The biggest album of Paul Simon's solo career is also his most controversial. More than a quarter of a century after its release, Graceland has notched up worldwide sales of over 15 million - a figure likely to be boosted considerably when an expanded anniversary edition comes out in June.
However, Simon's decision to record parts of the album in South Africa, using South African musicians at the height of apartheid in 1986, made headlines far beyond the music press of the time, prompting accusations of him flouting the United Nations' cultural boycott. There were also protests and picket lines outside venues on the subsequent tour, including gigs in London and Birmingham.
The story of the album's making, its reception and its success (it spawned such classics as You Can Call Me Al, The Boy In The Bubble and Diamonds On The Souls Of Her Shoes) is unflinchingly told in a new film, Under African Skies. Directed by Joe Berlinger, who also helmed the acclaimed 2004 Metallica documentary Some Kind Of Monster, it's far from a public relations whitewash, and shows Simon being confronted face-to-face by his sternest critics for the first time.
Simon first had the idea for Graceland as early as 1984, when he was given a cassette of songs by The Boyoyo Boys, a South African group who played a style of township jive known in illicit Soweto drinking dens as mbaqanga. Inspired by melodies and rhythms that had previously been alien to him, Simon took the fateful decision to travel to South Africa to seek out musicians for his own recordings.
After spending nine days in Johannesburg and its surrounding townships, the core of Graceland came together, but while Simon claims he had the blessing of the local musicians' union, the South African Musicians Alliance, he failed to consult with the UN, the African National Congress political party outlawed by the country's ruling apartheid regime, or other anti-apartheid pressure groups.
Paul Simon performs with his band on the Graceland tour in 1987. © Penny Tweedie/Corbis
It was seen by some as arrogance on Simon's part, as singer and activist Harry Belafonte explains in the film: "Paul resisted the idea to consult with the ANC. To beg the rite of passage was against his instinct."
Simon had previously turned down several invitations to play before segregated audiences in Sun City, in the South African homeland of Bophuthatswana, which made his decision to record in the country all the more baffling to some. Was he attempting to exploit loopholes in the cultural boycott, or was he just being naive?
The Paul Simon who appears on screen in Under African Skies is both defensive and regretful of the storm his album brought, stressing that there was no political motivation behind making the record, or the songs it contained. "I'm not very good at writing political songs," he says. "Instead of writing a Biko [Peter Gabriel's protest inspired by the death of activist Steve Biko], my idea wasn't to make anything other than a great pop record."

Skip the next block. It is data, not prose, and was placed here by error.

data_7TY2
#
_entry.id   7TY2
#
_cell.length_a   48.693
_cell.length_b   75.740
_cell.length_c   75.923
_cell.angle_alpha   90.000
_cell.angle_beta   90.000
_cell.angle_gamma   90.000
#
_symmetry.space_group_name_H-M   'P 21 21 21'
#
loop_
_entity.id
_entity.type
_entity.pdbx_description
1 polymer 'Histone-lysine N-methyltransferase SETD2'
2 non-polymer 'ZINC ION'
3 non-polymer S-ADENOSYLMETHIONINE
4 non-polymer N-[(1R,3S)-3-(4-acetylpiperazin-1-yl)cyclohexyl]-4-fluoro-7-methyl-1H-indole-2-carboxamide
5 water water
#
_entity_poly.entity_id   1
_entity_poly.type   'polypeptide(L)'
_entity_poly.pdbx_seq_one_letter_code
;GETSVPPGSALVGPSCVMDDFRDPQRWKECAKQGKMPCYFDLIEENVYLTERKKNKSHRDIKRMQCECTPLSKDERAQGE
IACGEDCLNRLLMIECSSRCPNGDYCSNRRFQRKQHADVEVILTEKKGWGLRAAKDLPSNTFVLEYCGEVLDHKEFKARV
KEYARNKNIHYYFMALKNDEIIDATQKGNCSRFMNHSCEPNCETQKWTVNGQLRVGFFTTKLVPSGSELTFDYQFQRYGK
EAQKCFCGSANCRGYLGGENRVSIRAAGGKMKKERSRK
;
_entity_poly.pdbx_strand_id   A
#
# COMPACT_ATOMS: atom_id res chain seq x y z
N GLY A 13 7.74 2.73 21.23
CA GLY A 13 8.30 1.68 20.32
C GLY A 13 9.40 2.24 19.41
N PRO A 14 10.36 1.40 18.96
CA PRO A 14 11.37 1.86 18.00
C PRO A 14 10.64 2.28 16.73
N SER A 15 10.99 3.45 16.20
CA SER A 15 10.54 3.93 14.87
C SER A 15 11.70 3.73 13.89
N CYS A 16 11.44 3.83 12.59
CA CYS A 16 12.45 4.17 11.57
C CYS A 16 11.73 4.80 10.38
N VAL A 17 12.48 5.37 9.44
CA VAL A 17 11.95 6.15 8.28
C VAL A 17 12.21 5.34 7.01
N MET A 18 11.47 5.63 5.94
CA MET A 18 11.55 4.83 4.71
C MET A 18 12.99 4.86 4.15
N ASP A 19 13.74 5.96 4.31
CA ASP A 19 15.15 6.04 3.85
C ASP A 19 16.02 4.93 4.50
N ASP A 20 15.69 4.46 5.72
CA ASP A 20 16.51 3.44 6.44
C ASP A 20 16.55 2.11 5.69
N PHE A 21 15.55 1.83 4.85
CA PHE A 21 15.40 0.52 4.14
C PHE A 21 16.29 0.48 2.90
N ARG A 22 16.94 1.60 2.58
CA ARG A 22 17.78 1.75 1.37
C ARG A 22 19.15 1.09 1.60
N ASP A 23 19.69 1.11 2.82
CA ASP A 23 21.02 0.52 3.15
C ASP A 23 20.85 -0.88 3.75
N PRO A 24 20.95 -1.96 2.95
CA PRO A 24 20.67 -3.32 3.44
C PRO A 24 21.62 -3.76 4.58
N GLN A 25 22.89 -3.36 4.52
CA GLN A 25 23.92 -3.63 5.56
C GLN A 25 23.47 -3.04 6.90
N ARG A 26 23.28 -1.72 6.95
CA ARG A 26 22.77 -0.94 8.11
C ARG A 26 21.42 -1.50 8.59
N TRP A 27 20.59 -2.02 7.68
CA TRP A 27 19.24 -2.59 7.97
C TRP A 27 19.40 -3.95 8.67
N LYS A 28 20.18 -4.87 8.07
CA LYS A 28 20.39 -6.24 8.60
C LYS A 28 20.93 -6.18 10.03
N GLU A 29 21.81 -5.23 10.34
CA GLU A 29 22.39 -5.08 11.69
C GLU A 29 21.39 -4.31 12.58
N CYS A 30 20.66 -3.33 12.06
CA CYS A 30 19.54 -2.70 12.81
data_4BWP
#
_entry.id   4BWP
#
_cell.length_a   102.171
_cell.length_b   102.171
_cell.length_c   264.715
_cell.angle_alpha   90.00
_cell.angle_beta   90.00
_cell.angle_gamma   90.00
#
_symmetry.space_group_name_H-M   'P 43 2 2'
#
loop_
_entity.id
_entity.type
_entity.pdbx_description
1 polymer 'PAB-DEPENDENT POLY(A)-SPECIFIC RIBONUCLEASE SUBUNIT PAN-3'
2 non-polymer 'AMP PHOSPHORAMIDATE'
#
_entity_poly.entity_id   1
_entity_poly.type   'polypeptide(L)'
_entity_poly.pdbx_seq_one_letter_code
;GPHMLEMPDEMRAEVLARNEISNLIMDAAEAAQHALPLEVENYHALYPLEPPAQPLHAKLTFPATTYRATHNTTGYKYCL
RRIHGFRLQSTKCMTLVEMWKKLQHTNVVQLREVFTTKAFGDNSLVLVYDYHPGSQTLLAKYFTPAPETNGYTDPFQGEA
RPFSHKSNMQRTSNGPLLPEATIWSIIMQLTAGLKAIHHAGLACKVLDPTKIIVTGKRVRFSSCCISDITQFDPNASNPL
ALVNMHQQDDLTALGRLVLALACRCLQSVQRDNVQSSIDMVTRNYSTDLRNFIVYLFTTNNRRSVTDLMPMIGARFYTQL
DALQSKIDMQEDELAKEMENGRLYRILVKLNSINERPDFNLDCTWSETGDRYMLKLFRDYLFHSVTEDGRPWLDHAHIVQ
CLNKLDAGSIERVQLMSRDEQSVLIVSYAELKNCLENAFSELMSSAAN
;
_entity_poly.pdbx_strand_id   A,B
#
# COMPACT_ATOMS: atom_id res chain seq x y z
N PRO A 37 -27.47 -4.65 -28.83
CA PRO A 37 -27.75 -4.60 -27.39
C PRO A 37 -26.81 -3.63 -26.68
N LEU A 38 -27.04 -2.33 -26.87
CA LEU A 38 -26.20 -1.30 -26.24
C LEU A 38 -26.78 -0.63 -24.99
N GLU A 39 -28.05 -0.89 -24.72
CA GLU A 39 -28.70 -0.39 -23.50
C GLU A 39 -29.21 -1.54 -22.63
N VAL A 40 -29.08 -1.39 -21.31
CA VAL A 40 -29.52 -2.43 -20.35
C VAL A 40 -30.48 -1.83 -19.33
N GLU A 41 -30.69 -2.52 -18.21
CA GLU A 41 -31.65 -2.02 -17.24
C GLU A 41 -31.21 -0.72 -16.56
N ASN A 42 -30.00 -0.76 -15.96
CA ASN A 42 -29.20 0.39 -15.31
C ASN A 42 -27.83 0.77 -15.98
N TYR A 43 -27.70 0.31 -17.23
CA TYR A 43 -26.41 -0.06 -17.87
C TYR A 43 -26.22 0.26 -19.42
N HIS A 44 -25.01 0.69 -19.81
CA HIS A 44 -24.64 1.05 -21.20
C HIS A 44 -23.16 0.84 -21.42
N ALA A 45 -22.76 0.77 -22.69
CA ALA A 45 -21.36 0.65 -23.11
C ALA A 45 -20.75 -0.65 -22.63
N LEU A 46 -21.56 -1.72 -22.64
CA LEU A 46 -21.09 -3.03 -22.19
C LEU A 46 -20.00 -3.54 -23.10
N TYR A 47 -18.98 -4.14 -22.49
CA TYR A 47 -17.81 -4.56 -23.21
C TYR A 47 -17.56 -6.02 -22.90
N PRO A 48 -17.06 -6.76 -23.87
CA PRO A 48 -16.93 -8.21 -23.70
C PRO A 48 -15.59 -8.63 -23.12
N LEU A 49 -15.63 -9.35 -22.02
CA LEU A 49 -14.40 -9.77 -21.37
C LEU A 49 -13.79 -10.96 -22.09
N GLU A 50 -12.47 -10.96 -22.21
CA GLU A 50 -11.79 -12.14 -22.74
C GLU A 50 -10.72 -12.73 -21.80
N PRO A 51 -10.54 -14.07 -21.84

Gabriel himself appears in the film, suggesting Simon's music carried a wider message: "Graceland helped people around the world realise there was more to South Africa than suffering."
Paul Simon onstage with guitarist Ray Phiri. © Penny Tweedie/Corbis
The most charged scenes in Under African Skies see Simon sitting down in 2011 with Dali Tambo, the son of late ANC figurehead Oliver Tambo who was living in exile in London at the time of the album's release (when, lest we forget, Nelson Mandela was still in prison). The singer admits he could have handled matters differently, and reiterates that it was never his intention to exploit local musicians or cause offence.
Beyond the political controversy, Berlinger's film also celebrates the music of Graceland, his cameras shadowing Simon on his return to South Africa last year for fresh rehearsals with the musicians he first met back in the 1980s, including the vocal group Ladysmith Black Mambazo and township jive guitarist Ray Phiri, who he acknowledges as the chief architect of the Graceland sound.
"The album is still extremely important from a musicological and cultural perspective," the director says. "The way that Paul took these backing tracks and then laid his own approach over it was something entirely new. People forget what a breakthrough it was."
Under African Skies is showing at the Sundance London Film & Music Festival, 26-29 April. See www.sundance-london.com for full details. It will also be available as part of the deluxe edition of Graceland, out 4 June.
Paul Simon reunites with Graceland musicians for a concert in Hyde Park, London, on 15 July.